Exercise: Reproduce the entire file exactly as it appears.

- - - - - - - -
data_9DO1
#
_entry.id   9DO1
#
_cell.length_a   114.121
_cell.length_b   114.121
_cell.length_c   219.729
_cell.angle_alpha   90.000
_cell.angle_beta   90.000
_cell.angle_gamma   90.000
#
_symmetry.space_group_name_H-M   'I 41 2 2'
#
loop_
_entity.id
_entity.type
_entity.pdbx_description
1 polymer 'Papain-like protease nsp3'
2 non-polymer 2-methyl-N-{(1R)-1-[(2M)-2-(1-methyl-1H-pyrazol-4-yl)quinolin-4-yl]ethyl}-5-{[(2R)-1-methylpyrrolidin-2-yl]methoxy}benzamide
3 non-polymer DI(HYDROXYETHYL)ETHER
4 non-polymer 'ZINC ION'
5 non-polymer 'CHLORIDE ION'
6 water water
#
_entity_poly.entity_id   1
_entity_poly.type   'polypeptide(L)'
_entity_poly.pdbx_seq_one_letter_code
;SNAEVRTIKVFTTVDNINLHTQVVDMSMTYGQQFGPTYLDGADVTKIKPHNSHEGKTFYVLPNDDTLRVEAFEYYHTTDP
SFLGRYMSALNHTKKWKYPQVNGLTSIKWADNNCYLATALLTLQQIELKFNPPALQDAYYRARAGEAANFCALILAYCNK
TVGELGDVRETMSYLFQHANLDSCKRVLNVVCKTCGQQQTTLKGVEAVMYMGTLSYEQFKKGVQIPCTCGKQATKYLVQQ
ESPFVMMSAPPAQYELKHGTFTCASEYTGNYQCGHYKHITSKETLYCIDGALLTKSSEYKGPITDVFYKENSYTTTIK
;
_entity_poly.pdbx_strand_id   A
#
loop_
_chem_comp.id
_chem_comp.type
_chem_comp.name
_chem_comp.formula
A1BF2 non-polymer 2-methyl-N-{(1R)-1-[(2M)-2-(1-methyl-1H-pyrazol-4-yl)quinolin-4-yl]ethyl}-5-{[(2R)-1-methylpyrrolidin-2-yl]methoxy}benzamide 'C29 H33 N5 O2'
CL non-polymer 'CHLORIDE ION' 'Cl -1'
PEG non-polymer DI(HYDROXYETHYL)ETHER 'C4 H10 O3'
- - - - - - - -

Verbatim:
data_9DO1
#
_entry.id   9DO1
#
_cell.length_a   114.121
_cell.length_b   114.121
_cell.length_c   219.729
_cell.angle_alpha   90.000
_cell.angle_beta   90.000
_cell.angle_gamma   90.000
#
_symmetry.space_group_name_H-M   'I 41 2 2'
#
loop_
_entity.id
_entity.type
_entity.pdbx_description
1 polymer 'Papain-like protease nsp3'
2 non-polymer 2-methyl-N-{(1R)-1-[(2M)-2-(1-methyl-1H-pyrazol-4-yl)quinolin-4-yl]ethyl}-5-{[(2R)-1-methylpyrrolidin-2-yl]methoxy}benzamide
3 non-polymer DI(HYDROXYETHYL)ETHER
4 non-polymer 'ZINC ION'
5 non-polymer 'CHLORIDE ION'
6 water water
#
_entity_poly.entity_id   1
_entity_poly.type   'polypeptide(L)'
_entity_poly.pdbx_seq_one_letter_code
;SNAEVRTIKVFTTVDNINLHTQVVDMSMTYGQQFGPTYLDGADVTKIKPHNSHEGKTFYVLPNDDTLRVEAFEYYHTTDP
SFLGRYMSALNHTKKWKYPQVNGLTSIKWADNNCYLATALLTLQQIELKFNPPALQDAYYRARAGEAANFCALILAYCNK
TVGELGDVRETMSYLFQHANLDSCKRVLNVVCKTCGQQQTTLKGVEAVMYMGTLSYEQFKKGVQIPCTCGKQATKYLVQQ
ESPFVMMSAPPAQYELKHGTFTCASEYTGNYQCGHYKHITSKETLYCIDGALLTKSSEYKGPITDVFYKENSYTTTIK
;
_entity_poly.pdbx_strand_id   A
#
loop_
_chem_comp.id
_chem_comp.type
_chem_comp.name
_chem_comp.formula
A1BF2 non-polymer 2-methyl-N-{(1R)-1-[(2M)-2-(1-methyl-1H-pyrazol-4-yl)quinolin-4-yl]ethyl}-5-{[(2R)-1-methylpyrrolidin-2-yl]methoxy}benzamide 'C29 H33 N5 O2'
CL non-polymer 'CHLORIDE ION' 'Cl -1'
PEG non-polymer DI(HYDROXYETHYL)ETHER 'C4 H10 O3'